Gold still gaining as economic doubts weaken dollar
GOLD notched up a second straight day of increases to near two-week highs yesterday, closing in on a tenth consecutive yearly gain as doubt re-emerged over the US economic outlook and weakened the dollar.
Palladium hit fresh nine-year highs, driven by expectations of robust demand next year, while silver hovered near three-week highs.
The latest American data, which showed consumer confidence unexpectedly worsening through December and a drop in prices of single-family homes in October, was at odds with other signs suggesting recovery was accelerating in the world's largest economy.
Spot gold rose 0.3pc to $1,409.85 an ounce, after hitting a two-week high of $1,406.75 on Tuesday. US gold futures for February delivery were up $5.4 an ounce at $1,411.00.
"Is gold a bubble? Perhaps, but the trend is still clearly 'from the lower left to the upper right' on the charts and in all currency varieties," said Dennis Gartman, author of the Gartman investment newsletter.
"Only the courageous or the ill-advised shall choose to 'fade' this trend and we are neither. Certainly we are not the former," he said, adding that the group had added to its long position in dollar-priced gold on Tuesday.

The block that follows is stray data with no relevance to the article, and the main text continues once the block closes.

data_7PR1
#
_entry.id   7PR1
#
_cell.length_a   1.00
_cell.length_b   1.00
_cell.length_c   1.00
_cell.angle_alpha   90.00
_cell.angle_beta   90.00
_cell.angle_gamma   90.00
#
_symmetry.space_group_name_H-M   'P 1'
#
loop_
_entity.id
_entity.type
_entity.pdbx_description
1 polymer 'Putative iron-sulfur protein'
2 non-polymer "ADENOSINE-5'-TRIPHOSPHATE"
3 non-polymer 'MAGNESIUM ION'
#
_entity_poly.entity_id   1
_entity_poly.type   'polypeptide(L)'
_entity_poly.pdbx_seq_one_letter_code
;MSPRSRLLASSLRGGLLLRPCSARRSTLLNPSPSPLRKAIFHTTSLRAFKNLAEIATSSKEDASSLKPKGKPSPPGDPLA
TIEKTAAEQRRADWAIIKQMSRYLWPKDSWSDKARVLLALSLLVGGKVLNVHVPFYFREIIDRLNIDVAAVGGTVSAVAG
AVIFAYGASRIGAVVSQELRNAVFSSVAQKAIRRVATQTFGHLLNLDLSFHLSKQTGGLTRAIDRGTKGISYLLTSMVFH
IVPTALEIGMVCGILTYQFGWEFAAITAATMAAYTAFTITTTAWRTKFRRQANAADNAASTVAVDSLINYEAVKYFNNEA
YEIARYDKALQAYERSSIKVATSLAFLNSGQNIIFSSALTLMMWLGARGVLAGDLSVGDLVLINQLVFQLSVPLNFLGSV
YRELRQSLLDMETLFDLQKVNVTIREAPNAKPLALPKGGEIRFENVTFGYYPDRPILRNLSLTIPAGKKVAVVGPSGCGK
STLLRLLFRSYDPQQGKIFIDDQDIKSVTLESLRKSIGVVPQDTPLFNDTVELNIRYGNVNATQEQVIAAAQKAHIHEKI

Gold is on track for a near 30pc gain this year, fuelled by investors seeking an alternative to increasingly volatile currencies, stocks and bonds, against a backdrop of an uncertain US outlook and Europe's debt crisis.
US Treasury prices struggled to remain in positive territory as anxiety grew over the coming $29bn sale of seven-year notes.
The dollar pared earlier gains to decline broadly, falling against the yen as the return to Japan of company earnings at the year-end outweighed higher Treasury yields.
"The US economy outlook and monetary policy is a key factor that influences gold prices. We've seen data alternate between good and bad, showing that the economy is recovering, but without a strong momentum yet," said Hou Xinqiang, an analyst at Jinrui Futures based in China.
Trading was thin over the holiday period. (Reuters)